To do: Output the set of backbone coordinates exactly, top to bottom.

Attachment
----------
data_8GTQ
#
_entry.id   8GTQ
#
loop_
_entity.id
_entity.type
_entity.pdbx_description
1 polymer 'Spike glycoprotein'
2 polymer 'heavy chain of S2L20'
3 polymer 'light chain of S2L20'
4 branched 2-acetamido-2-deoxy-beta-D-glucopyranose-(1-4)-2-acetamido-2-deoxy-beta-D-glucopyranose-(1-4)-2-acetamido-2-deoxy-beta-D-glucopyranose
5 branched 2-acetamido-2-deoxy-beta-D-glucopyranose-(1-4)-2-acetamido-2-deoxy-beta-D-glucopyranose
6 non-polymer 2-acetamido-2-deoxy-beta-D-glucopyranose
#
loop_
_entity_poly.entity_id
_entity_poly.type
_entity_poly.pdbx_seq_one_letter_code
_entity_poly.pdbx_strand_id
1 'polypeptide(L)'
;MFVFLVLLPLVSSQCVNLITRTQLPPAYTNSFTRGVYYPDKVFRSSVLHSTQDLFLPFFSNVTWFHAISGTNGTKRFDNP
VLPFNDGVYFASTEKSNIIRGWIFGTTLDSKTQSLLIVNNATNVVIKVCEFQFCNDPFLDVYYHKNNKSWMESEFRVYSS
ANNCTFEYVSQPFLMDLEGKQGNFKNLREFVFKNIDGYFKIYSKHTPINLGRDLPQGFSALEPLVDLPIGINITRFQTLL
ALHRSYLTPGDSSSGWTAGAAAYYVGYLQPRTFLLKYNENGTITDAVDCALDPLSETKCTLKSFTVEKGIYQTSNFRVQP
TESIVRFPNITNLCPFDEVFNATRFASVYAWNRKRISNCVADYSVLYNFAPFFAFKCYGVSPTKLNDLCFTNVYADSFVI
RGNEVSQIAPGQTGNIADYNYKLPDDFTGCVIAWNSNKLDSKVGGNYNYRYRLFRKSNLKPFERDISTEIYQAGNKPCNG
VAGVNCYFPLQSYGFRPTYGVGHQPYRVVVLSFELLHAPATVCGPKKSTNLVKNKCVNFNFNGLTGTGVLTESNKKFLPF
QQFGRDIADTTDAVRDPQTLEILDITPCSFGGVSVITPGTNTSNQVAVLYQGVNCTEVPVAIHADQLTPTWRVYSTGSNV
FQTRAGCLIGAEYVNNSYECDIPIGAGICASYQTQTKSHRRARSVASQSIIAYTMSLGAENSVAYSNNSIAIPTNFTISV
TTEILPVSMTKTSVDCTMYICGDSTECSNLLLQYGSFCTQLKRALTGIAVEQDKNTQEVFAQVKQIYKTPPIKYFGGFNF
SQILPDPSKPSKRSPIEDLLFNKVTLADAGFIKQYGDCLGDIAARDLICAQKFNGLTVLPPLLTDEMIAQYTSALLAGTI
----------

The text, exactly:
data_8GTQ
#
_entry.id   8GTQ
#
loop_
_entity.id
_entity.type
_entity.pdbx_description
1 polymer 'Spike glycoprotein'
2 polymer 'heavy chain of S2L20'
3 polymer 'light chain of S2L20'
4 branched 2-acetamido-2-deoxy-beta-D-glucopyranose-(1-4)-2-acetamido-2-deoxy-beta-D-glucopyranose-(1-4)-2-acetamido-2-deoxy-beta-D-glucopyranose
5 branched 2-acetamido-2-deoxy-beta-D-glucopyranose-(1-4)-2-acetamido-2-deoxy-beta-D-glucopyranose
6 non-polymer 2-acetamido-2-deoxy-beta-D-glucopyranose
#
loop_
_entity_poly.entity_id
_entity_poly.type
_entity_poly.pdbx_seq_one_letter_code
_entity_poly.pdbx_strand_id
1 'polypeptide(L)'
;MFVFLVLLPLVSSQCVNLITRTQLPPAYTNSFTRGVYYPDKVFRSSVLHSTQDLFLPFFSNVTWFHAISGTNGTKRFDNP
VLPFNDGVYFASTEKSNIIRGWIFGTTLDSKTQSLLIVNNATNVVIKVCEFQFCNDPFLDVYYHKNNKSWMESEFRVYSS
ANNCTFEYVSQPFLMDLEGKQGNFKNLREFVFKNIDGYFKIYSKHTPINLGRDLPQGFSALEPLVDLPIGINITRFQTLL
ALHRSYLTPGDSSSGWTAGAAAYYVGYLQPRTFLLKYNENGTITDAVDCALDPLSETKCTLKSFTVEKGIYQTSNFRVQP
TESIVRFPNITNLCPFDEVFNATRFASVYAWNRKRISNCVADYSVLYNFAPFFAFKCYGVSPTKLNDLCFTNVYADSFVI
RGNEVSQIAPGQTGNIADYNYKLPDDFTGCVIAWNSNKLDSKVGGNYNYRYRLFRKSNLKPFERDISTEIYQAGNKPCNG
VAGVNCYFPLQSYGFRPTYGVGHQPYRVVVLSFELLHAPATVCGPKKSTNLVKNKCVNFNFNGLTGTGVLTESNKKFLPF
QQFGRDIADTTDAVRDPQTLEILDITPCSFGGVSVITPGTNTSNQVAVLYQGVNCTEVPVAIHADQLTPTWRVYSTGSNV
FQTRAGCLIGAEYVNNSYECDIPIGAGICASYQTQTKSHRRARSVASQSIIAYTMSLGAENSVAYSNNSIAIPTNFTISV
TTEILPVSMTKTSVDCTMYICGDSTECSNLLLQYGSFCTQLKRALTGIAVEQDKNTQEVFAQVKQIYKTPPIKYFGGFNF
SQILPDPSKPSKRSPIEDLLFNKVTLADAGFIKQYGDCLGDIAARDLICAQKFNGLTVLPPLLTDEMIAQYTSALLAGTI